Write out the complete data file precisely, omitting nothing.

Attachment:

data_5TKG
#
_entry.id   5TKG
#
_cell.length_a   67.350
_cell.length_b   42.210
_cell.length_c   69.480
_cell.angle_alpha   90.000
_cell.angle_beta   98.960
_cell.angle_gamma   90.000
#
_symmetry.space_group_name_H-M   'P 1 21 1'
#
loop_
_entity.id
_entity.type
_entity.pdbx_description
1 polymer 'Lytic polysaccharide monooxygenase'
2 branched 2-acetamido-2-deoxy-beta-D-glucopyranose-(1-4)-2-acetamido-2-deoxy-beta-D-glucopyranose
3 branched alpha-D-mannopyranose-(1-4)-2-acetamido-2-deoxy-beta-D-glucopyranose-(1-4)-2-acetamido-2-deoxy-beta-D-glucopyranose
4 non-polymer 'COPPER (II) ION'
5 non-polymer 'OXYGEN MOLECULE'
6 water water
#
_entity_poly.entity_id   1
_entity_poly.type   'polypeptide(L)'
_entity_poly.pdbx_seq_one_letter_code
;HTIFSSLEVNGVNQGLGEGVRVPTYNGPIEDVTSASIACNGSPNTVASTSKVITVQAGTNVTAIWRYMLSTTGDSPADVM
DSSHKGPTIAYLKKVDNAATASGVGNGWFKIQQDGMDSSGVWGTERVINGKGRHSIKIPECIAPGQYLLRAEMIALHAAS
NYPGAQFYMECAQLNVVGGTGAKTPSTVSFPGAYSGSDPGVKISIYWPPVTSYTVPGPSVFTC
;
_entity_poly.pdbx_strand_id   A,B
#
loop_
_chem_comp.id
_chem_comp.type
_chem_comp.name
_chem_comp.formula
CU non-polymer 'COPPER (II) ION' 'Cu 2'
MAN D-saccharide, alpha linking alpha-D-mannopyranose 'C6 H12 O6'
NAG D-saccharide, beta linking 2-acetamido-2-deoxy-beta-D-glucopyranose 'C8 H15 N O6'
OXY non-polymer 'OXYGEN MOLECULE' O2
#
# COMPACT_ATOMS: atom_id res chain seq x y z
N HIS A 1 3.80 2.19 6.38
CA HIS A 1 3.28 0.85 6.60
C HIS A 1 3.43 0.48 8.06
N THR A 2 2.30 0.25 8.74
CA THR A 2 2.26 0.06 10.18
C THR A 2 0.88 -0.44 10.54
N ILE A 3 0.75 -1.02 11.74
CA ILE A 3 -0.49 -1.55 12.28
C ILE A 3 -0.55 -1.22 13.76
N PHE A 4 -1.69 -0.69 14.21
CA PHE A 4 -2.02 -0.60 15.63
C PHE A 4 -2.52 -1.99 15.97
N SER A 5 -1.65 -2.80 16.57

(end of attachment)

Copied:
data_5TKG
#
_entry.id   5TKG
#
_cell.length_a   67.350
_cell.length_b   42.210
_cell.length_c   69.480
_cell.angle_alpha   90.000
_cell.angle_beta   98.960
_cell.angle_gamma   90.000
#
_symmetry.space_group_name_H-M   'P 1 21 1'
#
loop_
_entity.id
_entity.type
_entity.pdbx_description
1 polymer 'Lytic polysaccharide monooxygenase'
2 branched 2-acetamido-2-deoxy-beta-D-glucopyranose-(1-4)-2-acetamido-2-deoxy-beta-D-glucopyranose
3 branched alpha-D-mannopyranose-(1-4)-2-acetamido-2-deoxy-beta-D-glucopyranose-(1-4)-2-acetamido-2-deoxy-beta-D-glucopyranose
4 non-polymer 'COPPER (II) ION'
5 non-polymer 'OXYGEN MOLECULE'
6 water water
#
_entity_poly.entity_id   1
_entity_poly.type   'polypeptide(L)'
_entity_poly.pdbx_seq_one_letter_code
;HTIFSSLEVNGVNQGLGEGVRVPTYNGPIEDVTSASIACNGSPNTVASTSKVITVQAGTNVTAIWRYMLSTTGDSPADVM
DSSHKGPTIAYLKKVDNAATASGVGNGWFKIQQDGMDSSGVWGTERVINGKGRHSIKIPECIAPGQYLLRAEMIALHAAS
NYPGAQFYMECAQLNVVGGTGAKTPSTVSFPGAYSGSDPGVKISIYWPPVTSYTVPGPSVFTC
;
_entity_poly.pdbx_strand_id   A,B
#
loop_
_chem_comp.id
_chem_comp.type
_chem_comp.name
_chem_comp.formula
CU non-polymer 'COPPER (II) ION' 'Cu 2'
MAN D-saccharide, alpha linking alpha-D-mannopyranose 'C6 H12 O6'
NAG D-saccharide, beta linking 2-acetamido-2-deoxy-beta-D-glucopyranose 'C8 H15 N O6'
OXY non-polymer 'OXYGEN MOLECULE' O2
#
# COMPACT_ATOMS: atom_id res chain seq x y z
N HIS A 1 3.80 2.19 6.38
CA HIS A 1 3.28 0.85 6.60
C HIS A 1 3.43 0.48 8.06
N THR A 2 2.30 0.25 8.74
CA THR A 2 2.26 0.06 10.18
C THR A 2 0.88 -0.44 10.54
N ILE A 3 0.75 -1.02 11.74
CA ILE A 3 -0.49 -1.55 12.28
C ILE A 3 -0.55 -1.22 13.76
N PHE A 4 -1.69 -0.69 14.21
CA PHE A 4 -2.02 -0.60 15.63
C PHE A 4 -2.52 -1.99 15.97
N SER A 5 -1.65 -2.80 16.57